Secondly, the accident put into stark relief the disturbing problem where many reactor parameters that are key to its safe operation – such as steam emerging over a control channel head – are still only detected or assessed with the help of nothing but the naked eye of the operator on duty, and the regulations in place are vague and offer little recourse. This broadens the margin for the possibility of a severer accident already created by the earlier upgrades, by augmenting the risk of errors on the part of the personnel – the notorious “human factor.”
And thirdly, Rosatom, when it became a state corporation, took the worst of what this supposedly free-market form of business management could offer – an unabashed pursuit of profit – and added it to the worst traits it chose to inherit from its predecessor, the Ministry of Nuclear Energy. Its history suggests that little has changed since the ministry, now a corporation operating within a loosely defined legal format, arose in the Soviet Union in the 1950s under the name of Minsredmash. The indecipherable moniker itself – Minsredmash stands in Russian for the Ministry of Medium-Size Machine Building – would be a plain enough hint at how completely shrouded in secrecy the industry was and continues to be, while it never shook off the Soviet-style disregard for the health and well-being of both the nuclear workers and the general population.
And that legacy never shows more clearly than in the public information policies the nuclear industry apparently pursues even today.
Just a few days prior to the incident at Kursk NPP, Rosenergoatom, which regularly reports on “human-interest” events taking place at its branch outfits, wrote of this high achievement at the plant in an August 19 press release (quoted here verbatim):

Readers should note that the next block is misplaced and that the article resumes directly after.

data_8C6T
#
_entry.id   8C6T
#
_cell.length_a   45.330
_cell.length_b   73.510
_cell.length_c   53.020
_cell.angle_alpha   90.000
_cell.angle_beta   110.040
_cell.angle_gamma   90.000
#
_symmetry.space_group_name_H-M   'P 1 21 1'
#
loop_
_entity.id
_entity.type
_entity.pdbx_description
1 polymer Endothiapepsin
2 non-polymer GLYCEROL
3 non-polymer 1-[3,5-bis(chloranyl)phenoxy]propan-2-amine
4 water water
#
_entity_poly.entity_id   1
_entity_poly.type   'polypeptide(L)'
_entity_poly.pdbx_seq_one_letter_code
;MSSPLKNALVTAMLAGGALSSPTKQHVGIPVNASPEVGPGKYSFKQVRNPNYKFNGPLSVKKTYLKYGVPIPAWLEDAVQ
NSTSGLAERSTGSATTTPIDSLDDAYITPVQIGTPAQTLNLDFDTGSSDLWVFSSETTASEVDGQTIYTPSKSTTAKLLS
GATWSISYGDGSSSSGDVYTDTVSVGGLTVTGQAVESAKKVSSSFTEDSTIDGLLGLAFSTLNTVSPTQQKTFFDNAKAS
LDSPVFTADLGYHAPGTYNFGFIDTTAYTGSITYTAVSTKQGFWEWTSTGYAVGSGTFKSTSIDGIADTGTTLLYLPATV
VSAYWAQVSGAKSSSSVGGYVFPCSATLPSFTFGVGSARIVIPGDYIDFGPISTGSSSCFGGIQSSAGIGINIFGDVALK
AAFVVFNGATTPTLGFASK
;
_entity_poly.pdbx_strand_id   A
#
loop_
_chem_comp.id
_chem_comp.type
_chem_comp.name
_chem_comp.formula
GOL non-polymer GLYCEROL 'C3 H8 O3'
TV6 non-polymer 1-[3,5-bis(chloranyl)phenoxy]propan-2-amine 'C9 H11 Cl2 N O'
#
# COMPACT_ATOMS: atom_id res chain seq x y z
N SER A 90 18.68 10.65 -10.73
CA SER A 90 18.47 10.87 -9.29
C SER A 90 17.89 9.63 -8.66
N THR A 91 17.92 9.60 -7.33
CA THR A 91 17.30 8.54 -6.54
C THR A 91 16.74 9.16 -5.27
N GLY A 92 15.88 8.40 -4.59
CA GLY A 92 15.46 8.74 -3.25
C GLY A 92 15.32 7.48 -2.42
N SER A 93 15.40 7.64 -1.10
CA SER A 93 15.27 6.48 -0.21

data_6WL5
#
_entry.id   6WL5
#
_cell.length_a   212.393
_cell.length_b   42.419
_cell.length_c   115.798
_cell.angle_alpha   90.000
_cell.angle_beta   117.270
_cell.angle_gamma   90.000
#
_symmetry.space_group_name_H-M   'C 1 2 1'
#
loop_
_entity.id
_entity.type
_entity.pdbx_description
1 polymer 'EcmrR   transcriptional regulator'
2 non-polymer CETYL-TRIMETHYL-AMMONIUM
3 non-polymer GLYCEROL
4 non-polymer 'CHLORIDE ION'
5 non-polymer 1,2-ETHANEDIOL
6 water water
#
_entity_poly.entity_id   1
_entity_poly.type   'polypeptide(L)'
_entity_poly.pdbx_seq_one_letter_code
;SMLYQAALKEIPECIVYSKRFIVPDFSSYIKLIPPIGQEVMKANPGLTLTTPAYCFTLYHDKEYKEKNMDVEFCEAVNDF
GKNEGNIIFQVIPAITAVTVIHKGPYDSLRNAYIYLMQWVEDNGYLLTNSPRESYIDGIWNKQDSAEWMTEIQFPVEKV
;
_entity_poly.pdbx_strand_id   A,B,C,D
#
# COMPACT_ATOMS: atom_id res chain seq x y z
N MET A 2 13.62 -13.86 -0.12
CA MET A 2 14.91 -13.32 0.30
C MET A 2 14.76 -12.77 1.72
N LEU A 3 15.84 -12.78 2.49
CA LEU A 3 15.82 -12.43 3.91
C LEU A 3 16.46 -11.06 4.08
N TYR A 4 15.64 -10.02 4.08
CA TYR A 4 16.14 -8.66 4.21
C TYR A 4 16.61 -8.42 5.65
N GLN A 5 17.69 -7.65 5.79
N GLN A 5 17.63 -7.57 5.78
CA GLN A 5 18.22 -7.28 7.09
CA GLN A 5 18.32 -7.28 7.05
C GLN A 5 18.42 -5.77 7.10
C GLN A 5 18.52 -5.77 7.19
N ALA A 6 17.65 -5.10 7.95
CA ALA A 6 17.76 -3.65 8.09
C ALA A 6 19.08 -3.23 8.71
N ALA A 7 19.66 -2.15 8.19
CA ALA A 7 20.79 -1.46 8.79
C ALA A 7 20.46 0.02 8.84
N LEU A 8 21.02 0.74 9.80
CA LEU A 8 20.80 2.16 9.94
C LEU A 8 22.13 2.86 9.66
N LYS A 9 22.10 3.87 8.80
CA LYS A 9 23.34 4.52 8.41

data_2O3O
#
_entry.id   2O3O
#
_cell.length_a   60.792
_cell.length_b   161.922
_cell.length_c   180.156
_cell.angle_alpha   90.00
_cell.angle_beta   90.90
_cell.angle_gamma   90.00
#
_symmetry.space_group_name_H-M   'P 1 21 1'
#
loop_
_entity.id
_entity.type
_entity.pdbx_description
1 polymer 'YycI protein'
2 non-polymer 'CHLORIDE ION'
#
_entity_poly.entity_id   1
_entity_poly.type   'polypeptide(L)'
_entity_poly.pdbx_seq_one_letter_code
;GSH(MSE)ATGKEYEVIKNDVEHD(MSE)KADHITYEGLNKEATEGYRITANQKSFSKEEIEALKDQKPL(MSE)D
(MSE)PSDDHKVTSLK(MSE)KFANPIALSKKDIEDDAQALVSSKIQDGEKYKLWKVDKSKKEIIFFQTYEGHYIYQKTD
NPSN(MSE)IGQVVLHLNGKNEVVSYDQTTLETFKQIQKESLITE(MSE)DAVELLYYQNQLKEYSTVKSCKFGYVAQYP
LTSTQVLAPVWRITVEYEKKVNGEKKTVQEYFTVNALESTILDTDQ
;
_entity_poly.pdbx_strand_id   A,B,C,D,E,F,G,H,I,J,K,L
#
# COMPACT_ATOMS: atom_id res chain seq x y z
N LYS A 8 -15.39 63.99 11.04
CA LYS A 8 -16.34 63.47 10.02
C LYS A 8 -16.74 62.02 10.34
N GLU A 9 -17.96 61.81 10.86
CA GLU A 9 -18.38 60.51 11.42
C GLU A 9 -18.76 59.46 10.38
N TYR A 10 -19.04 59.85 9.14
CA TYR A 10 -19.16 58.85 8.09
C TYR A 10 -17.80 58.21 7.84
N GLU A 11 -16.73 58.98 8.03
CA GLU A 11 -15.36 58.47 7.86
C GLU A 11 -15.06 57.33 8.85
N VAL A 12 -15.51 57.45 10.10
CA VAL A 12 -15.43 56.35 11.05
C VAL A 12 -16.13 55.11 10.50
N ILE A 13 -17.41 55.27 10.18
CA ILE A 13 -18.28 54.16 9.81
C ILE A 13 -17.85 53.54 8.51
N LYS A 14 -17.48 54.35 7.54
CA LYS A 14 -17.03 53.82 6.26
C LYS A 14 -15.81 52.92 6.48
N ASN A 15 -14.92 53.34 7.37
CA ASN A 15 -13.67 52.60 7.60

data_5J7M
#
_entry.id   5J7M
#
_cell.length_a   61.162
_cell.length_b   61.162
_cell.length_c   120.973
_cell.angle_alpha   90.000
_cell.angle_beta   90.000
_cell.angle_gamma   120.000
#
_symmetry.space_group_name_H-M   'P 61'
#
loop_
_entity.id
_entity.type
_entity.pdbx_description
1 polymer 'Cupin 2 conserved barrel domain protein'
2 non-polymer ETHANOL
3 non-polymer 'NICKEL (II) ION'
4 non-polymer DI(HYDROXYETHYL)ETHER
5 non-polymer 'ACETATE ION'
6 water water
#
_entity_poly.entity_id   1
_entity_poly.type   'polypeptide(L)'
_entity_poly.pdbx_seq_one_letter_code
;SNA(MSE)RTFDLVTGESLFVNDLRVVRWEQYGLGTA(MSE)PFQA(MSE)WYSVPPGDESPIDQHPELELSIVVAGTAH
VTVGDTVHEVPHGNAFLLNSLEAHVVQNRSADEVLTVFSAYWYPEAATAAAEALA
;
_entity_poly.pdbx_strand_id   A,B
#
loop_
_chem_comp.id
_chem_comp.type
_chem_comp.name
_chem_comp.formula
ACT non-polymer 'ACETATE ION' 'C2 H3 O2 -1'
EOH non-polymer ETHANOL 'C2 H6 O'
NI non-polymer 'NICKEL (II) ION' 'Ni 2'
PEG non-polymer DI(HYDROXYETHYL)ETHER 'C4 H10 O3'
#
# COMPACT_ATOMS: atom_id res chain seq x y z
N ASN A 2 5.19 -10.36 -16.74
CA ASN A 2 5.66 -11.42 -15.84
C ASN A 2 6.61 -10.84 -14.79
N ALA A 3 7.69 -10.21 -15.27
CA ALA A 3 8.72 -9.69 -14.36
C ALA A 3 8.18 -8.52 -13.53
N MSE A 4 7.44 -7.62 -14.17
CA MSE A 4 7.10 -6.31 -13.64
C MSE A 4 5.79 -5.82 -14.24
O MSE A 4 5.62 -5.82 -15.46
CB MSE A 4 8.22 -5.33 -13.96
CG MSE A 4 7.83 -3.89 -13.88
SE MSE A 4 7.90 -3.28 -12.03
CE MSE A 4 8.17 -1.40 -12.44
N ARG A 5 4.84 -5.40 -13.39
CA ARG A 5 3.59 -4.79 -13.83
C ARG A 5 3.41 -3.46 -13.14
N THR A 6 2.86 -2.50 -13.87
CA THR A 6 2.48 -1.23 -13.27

“In 2010 Kursk NPP was declared the award winner of the contest called “100 Best Russian Companies. Ecology and Industrial Safety.” … The enterprise was awarded with a diploma and golden medal. Director of Kursk NPP Nikolay Sorokin was awarded with a badge of honor as “The Best Director in the Field of Environmental and Industrial Safety”. Head of Radiation Safety Department – Head of Environmental Safety Service Aleksey Trubnikov was awarded with a badge of honor as “Environmental Specialist of the Year”.
Kursk NPP became the award winner due to its constant environmental care and continuous investments in the maintaining of the environmental prosperity. The environmental safety system developed by the enterprise helps to detect possible problems and prevent them. The environmental impact of the nuclear power plant does not exceed the set standards. For the last five years state regulatory authorities have detected no violations of the environmental legislation…”
The story continues further with the same copious list of laudatory mentions and stands in sharp – if not outright mocking – contrast both to the unofficial information circulating in the nuclear field’s cyberspace and to the sparse official statements appearing, when and if they do, on incidents that Russian nuclear power plants experience on a regular basis. These are the incidents that force one to take a closer look at safety practices within the industry, and these are also the events that tell one the nuclear industry is in a state of deep crisis. Too bad the politicians and the managers in charge in Moscow keep looking the other way.